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Why Lena Parkova From Law & Order Looks So Familiar

In 1990, NBC released "Law & Order," a police procedural and legal drama set in New York City. Created by Dick Wolf, the series follows a revolving door of actors (30-plus years of content is more than enough justification to change the guard from time to time), some of which include Jerry Orbach, Jesse L. Martin, S. Epatha Merkerson, and Leslie Hendrix. "Law & Order" famously spawned an unprecedented number of spin-off productions, the most successful of which is "Law & Order: Special Victims Unit," which is also set in the Big Apple and is still on the air. Dick Wolf cannot be stopped — he's simply too powerful. 

Back in 2003, the Season 13 episode "House Calls" focused on Lena Parkova, a young Russian woman whose flimsy understanding of the English language exacerbates a problem caused by a malignant doctor who plays fast and loose with potentially addictive and unquestionably lethal drug prescriptions. While this was not her first role, the actress who played Lena was just starting out in what had turned out to be a lucrative decade.

Although her acting credits seemingly slowed down to a steady crawl in the 2010s, the actress in question, Alexis Dziena, has had her share of noteworthy roles through the years. Let's take a stroll through her career to see where she's been, what she's done, and where viewers may draw an interstitial line of recognition. 

Alexis Dziena played an impressionable teen in She's Too Young

The following entry contains discussions of the sexual behavior of teenagers, as well as discussions of sexually transmitted diseases.  

In 2004, Lifetime released "She's Too Young," an American Made-For-TV movie. The story therein is a drama inspired by a notable syphilis outbreak in 1996 that affected over 200 teenagers in Atlanta, Georgia (as noted by PBS, "Frontline" covered the event in sobering detail). The movie follows Hannah Vogel (Alexis Dziena), a 14-year-old high school student who's pressured into sexual activity by her peers. This coercion leads to Hannah suffering from a sexually transmitted disease and from the breakdown of her relationship with her religious parents, Trish and Bill Vogel (Marcia Gay Harden and Gary Hudson, respectively), with whom she shares no honest communication.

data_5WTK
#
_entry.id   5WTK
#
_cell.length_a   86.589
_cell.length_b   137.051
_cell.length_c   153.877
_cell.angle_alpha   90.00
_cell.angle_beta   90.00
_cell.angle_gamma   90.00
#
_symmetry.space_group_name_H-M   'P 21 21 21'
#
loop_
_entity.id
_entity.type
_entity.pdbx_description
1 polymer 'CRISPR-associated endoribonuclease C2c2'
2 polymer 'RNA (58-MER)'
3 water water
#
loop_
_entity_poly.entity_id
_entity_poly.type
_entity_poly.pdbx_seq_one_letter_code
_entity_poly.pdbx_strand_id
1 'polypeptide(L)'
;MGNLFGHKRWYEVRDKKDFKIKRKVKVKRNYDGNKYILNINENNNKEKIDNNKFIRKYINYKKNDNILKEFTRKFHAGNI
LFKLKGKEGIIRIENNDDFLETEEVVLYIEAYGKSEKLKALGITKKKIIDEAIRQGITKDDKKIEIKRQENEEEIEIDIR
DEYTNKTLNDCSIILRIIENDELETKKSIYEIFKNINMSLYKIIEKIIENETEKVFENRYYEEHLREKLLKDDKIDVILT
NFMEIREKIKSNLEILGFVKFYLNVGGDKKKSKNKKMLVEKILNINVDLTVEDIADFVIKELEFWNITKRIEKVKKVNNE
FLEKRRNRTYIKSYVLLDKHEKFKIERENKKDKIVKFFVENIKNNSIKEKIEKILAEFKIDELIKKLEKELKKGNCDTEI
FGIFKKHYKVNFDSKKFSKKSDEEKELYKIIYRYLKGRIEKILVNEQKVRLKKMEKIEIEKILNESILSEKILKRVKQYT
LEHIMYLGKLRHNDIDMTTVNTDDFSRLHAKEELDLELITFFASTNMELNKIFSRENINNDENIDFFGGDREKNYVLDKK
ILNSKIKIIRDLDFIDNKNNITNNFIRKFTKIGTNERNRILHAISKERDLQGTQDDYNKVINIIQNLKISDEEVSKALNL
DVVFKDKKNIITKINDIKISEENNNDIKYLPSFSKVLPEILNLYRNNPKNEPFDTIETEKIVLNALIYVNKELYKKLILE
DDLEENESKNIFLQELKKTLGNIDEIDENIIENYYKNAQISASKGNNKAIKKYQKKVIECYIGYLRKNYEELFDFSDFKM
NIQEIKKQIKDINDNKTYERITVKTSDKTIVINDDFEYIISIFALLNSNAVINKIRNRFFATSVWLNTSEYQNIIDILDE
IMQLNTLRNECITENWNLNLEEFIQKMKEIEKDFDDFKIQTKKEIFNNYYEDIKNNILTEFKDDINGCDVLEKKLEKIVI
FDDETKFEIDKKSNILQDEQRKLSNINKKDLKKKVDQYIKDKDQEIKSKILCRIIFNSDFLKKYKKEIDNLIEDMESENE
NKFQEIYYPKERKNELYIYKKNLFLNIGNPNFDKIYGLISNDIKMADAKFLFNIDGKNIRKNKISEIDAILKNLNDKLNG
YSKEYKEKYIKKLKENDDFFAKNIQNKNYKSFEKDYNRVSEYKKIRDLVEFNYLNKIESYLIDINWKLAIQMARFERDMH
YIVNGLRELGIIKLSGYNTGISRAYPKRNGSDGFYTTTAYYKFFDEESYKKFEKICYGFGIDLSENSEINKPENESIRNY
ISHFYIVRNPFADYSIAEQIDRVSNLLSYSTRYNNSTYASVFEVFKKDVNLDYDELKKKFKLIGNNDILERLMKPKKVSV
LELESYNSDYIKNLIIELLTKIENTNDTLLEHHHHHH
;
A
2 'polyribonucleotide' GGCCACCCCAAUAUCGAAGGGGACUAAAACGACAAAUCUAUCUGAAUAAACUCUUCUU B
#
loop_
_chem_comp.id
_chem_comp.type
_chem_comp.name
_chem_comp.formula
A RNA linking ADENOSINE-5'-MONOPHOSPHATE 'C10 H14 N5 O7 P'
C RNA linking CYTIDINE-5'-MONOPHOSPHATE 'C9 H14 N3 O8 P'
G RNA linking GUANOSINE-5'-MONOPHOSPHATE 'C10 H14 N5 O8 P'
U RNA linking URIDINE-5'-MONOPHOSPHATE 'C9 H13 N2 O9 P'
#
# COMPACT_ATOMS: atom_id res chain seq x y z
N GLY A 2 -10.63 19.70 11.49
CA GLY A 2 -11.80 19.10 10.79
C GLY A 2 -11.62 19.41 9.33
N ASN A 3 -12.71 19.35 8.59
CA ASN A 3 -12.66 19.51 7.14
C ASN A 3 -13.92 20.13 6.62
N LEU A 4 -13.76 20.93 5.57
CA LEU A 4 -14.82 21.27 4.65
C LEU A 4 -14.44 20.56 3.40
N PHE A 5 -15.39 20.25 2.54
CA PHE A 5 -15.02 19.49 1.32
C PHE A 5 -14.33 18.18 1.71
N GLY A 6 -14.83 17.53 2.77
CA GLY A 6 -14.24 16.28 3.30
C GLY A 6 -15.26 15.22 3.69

The film is intended to serve as a socially informed public service announcement, a purpose which is hammered home by the ending, which features Dziena, as herself, cautioning teenagers to abstain from sexual activity until they're physically and emotionally mature enough to handle the varying and complex ramifications. This PSA does not appear as part of the film on modern streaming sites such as Tubi

"She's Too Young" was not received well, with the critical consensus being that the film languished beneath its heavy-handed moral. In this way, it's just another Lifetime movie, and Dziena delivered exactly what is promised by the genre, if not just a bit more. 

She was an inquisitive teen in Invasion

In 2005, ABC released "Invasion," an American science fiction series which received two seasons before ending in early 2006. In broad strokes, the show follows a group of small-town Floridians in the wake of a devastating hurricane. These poor survivors quickly discover that something is amiss ... and that the something in question is a predatory species of water-based aliens that parasitically merge with and then subsequently replace human beings. The series is intentionally tangential to "Invasion of the Body Snatchers," in case that wasn't apparent yet. The main ensemble cast included William Fichtner, Eddie Cibrian, Kari Matchett, Lisa Sheridan, Tyler Labine, Alexis Dziena, Evan Peters and Ariel Gade.

"Invasion" was originally designed to air for five seasons and, despite what the early cancelation might imply, the series was beloved by everyone. Seriously, the critics adored it, the audiences loved it, and even the creative team apparently knew that what they had created was a treasure. All these years later, the production is still sitting pretty with solid Rotten Tomatoes scores that, across the board, indicate a positive response. For her part, Alexis Dziena portrays Kira Underlay, the daughter of Tom (Fichtner), a sheriff who investigates suspicious alien activity. Essentially, she spends the entire series snooping around problems that could very easily kill her and then proceeds to not die about it. In short, she's a typical, fictional teenager. 

She played a dissatisfied woman in Sex and Breakfast

In 2007, First Look Pictures released "Sex and Breakfast," an independent American dark comedy film. The story follows two couples, James and Heather (Macaulay Culkin and Alexis Dziena, respectively) and Ellis and Renee (Kuno Becker and Eliza Dushku), as they seek out couples therapy to solve their relationship issues. Dr. Wellbridge (Joanna Miles), their therapist, recommends partner swapping and group sex as a method to foster emotional and physical bonding. The subsequent antics lead to Ellis and Eliza rekindling their relationship but to James and Heather breaking up.